Pronotum, mesonotum & metanotum
Mesonotum & metantoum
Fore wing clavus
Female macropterous; body colour brown, legs yellowish, antennal segment III yellow; fore wing brown with base paler. Antennae 7-segmented (rarely with 8 segments), III & IV each slightly constricted at apex with short forked sense cone; segment VII short. Head wider than long, with 2 pairs of ocellar setae; pair III stout and arising just outside anterior margins of ocellar triangle; postocular setae pairs I & III shorter than ocellar setae pair III, pair II very small. Pronotum with 2 pairs of long posteroangular setae, posterior margin with 3 pairs of setae. Mesonotum with no lines of sculpture around anterior campaniform sensilla. Metanotum with lines of sculpture longitudinal medially, but transverse at anterior; median setae arising at anterior margin, campaniform sensilla present. Fore wing first vein with 3 setae on distal half, second vein with about 14 closely set setae; clavus with 5 marginal setae and subapical seta longer than apical seta. Tergite II with 4 lateral marginal setae; tergites V–VIII with ctenidia present laterally, on VIII posteromesad to spiracles; posterior margin of VIII with comb complete medially but microtrichia small and irregular and sometimes arising in groups; pleurotergites without discal setae. Sternite II with 2 pairs of marginal setae, III–VII with 3 pairs, median pair on VII arising in front of margin; sternite II with 1 to 4 discal setae, III–VII with discal setae varying in number from 6 to 14 in a regular transverse row.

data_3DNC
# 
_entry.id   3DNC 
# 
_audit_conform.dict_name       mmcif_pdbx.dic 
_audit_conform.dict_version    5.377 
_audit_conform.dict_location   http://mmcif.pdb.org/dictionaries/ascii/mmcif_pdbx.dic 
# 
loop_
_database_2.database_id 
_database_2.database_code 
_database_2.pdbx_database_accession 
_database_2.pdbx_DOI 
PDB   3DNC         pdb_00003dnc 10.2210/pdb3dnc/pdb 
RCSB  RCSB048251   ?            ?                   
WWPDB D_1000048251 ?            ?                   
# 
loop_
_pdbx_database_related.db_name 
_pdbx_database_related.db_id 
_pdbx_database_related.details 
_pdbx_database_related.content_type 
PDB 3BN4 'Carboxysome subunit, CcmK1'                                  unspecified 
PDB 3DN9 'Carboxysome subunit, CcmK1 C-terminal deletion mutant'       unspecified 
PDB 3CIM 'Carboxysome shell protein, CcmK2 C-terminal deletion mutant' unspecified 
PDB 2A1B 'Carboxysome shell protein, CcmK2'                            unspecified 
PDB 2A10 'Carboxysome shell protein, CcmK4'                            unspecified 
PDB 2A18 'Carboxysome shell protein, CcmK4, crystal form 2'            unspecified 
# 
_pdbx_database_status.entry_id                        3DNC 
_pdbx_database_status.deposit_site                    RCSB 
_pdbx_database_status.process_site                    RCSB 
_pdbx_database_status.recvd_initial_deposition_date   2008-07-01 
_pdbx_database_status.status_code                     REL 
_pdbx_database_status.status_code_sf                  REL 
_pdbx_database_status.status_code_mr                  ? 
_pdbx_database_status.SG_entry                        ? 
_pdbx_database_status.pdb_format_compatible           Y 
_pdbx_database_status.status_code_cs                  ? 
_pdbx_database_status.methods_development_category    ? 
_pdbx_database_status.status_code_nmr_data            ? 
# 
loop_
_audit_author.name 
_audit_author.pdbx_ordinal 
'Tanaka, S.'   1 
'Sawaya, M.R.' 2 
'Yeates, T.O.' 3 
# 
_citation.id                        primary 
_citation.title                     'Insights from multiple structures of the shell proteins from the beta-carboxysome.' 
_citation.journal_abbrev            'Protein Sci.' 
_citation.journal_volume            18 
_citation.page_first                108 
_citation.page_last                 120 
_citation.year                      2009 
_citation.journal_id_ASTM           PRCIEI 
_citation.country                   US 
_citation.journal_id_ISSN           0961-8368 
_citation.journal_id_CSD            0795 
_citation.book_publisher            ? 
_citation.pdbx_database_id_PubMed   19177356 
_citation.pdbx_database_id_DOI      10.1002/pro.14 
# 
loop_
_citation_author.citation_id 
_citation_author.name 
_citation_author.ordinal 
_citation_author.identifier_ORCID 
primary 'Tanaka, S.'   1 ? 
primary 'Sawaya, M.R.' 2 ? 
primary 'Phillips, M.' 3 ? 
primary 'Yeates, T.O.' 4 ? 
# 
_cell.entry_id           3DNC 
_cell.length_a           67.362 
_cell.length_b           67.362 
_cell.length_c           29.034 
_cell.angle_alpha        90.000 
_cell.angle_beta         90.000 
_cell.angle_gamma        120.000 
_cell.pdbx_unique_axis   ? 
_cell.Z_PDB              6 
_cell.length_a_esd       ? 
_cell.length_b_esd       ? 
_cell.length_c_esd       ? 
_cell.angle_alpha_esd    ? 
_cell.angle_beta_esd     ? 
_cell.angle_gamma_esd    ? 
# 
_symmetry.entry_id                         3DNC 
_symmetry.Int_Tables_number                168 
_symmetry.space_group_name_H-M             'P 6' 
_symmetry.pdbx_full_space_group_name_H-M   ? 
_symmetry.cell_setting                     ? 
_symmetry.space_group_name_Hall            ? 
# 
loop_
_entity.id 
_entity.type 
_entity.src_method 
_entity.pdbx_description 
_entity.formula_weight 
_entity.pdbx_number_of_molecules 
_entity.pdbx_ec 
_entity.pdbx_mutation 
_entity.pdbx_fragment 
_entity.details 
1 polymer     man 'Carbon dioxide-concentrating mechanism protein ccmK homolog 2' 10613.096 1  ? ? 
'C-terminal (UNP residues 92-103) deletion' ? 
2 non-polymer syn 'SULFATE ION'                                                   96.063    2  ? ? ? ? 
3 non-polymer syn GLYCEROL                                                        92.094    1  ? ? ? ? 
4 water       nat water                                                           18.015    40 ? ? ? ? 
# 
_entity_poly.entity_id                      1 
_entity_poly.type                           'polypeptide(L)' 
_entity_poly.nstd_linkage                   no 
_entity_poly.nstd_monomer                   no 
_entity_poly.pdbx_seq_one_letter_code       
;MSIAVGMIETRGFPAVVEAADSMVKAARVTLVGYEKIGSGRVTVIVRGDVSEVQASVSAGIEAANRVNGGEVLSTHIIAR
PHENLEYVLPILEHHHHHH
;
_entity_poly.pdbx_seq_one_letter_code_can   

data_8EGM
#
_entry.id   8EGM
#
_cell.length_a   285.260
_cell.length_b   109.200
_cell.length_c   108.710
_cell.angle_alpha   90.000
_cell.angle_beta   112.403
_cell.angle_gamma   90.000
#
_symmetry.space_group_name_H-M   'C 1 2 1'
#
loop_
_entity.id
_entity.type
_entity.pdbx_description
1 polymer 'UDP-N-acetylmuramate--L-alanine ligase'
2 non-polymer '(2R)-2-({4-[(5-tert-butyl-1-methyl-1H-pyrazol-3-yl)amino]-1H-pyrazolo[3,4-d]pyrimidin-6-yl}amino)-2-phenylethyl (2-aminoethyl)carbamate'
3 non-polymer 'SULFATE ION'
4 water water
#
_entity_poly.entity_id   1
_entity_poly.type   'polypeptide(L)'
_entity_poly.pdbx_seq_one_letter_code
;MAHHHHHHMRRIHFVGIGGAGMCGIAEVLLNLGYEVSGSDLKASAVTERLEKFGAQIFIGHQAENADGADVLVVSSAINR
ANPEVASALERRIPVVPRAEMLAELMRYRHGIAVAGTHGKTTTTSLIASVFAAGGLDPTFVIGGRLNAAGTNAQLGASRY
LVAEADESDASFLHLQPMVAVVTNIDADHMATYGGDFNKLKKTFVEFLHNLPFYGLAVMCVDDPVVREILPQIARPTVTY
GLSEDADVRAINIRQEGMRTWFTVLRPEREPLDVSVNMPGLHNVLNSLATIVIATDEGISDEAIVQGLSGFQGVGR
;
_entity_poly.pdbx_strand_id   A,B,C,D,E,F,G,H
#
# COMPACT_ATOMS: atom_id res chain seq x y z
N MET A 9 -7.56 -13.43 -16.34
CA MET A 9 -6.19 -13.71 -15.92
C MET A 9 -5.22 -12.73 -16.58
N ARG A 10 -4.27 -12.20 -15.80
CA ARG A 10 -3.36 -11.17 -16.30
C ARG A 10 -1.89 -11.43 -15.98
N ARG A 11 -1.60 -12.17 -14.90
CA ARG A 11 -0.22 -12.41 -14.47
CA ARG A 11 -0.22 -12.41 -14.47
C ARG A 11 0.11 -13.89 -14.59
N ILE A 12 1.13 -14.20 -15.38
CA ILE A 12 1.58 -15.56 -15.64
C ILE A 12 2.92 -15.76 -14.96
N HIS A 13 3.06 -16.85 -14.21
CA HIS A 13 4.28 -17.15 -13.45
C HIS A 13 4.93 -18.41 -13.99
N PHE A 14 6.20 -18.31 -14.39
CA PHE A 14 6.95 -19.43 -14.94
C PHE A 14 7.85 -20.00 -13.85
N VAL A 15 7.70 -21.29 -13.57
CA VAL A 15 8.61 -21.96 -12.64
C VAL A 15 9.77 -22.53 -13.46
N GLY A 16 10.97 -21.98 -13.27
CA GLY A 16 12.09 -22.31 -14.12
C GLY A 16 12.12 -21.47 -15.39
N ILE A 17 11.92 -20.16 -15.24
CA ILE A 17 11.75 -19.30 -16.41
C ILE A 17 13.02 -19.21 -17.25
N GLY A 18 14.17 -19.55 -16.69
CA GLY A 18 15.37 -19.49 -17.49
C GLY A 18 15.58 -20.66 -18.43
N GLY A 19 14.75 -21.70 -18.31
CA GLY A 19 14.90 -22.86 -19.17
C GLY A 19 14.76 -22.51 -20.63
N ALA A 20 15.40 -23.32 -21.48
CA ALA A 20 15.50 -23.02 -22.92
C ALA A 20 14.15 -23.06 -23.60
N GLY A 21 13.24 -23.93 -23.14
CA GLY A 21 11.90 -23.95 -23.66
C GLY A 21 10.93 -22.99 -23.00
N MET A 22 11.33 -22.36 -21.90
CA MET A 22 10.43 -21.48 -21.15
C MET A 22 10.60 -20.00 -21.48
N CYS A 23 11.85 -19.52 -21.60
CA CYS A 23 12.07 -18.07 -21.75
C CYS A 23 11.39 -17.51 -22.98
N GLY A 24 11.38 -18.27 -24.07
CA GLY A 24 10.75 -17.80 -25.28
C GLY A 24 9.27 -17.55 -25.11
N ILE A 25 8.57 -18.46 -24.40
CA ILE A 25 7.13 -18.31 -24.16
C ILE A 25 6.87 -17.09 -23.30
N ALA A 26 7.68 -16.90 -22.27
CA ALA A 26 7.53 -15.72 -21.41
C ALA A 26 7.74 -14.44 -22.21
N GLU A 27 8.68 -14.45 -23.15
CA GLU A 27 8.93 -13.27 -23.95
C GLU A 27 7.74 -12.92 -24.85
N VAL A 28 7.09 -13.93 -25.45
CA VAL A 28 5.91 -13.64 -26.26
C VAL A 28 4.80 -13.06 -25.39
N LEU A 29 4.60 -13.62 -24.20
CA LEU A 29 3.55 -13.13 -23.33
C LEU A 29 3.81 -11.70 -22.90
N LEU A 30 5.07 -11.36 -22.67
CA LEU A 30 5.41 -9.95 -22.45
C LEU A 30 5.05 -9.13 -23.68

Male similar to female in structure, but smaller and paler; tergite VIII with no marginal comb; tergite IX with median S1 setae longer than S2 and arising closer to S2 than to each other; sternites III–VII with transverse pore plate anterior to row of about 8 discal setae.
Although very similar to T. hawaiiensis, adults of T. florum have the the fore wing clavus subapical seta longer than the apical seta, and the mesonotum has no lines of sculpture around the anterior pair of campaniform sensilla. However, individuals are sometimes found that are not easily assigned to either species. The genus Thrips is the second largest genus in the Thysanoptera, and currently includes, worldwide, about 295 species. All members of genus Thrips lack ocellar setae I on the head, and they all have ctenidia on tergite VIII posteromesad to the spiracles. Other characters, such as number of antennal segments, number of setae on the fore wing veins, and number of discal setae on the sternites are variable between species (Palmer, 1992; Nakahara, 1994; Mound & Masumoto, 2005).
Apparently highly polyphagous, adults have been taken in the flowers of many plants.
Widespread across Asia from India to the Pacific, Fiji, Tahiti, and eastern Australia; presumably introduced in Florida, the West Indies, Costa Rica and Guatemala, and likely to be introduced to California through the horticultural trade.
THRIPIDAE - THRIPINAE
Thrips florum Schmutz
Thrips florum Schmutz, 1913: 1003
Thrips parvus Schmutz, 1913: 1004
Thrips magnipes Schmutz, 1913: 1006
Thrips rhodamniae Schmutz, 1913: 1008
Thrips pallida Schmutz, 1913: 1015
Thrips peradenyae Schmutz, 1913: 1015
Thrips darci Girault, 1930: 1
Thrips exilicornis Hood, 1932: 129
Thrips dunbariae Priesner, 1934: 261.
Mound LA & Masumoto M (2005) The genus Thrips (Thysanoptera, Thripidae) in Australia, New Caledonia and New Zealand. Zootaxa 1020: 1–64.
Nakahara S (1994) The genus Thrips Linnaeus (Thysanoptera: Thripidae) of the New World. United States Department of Agriculture. Technical Bulletin 1822: 1–183.
Palmer JM (1992) Thrips (Thysanoptera) from Pakistan to the Pacific: a review. Bulletin of the British Museum (Natural History) Entomology Series 61 (1): 1–76.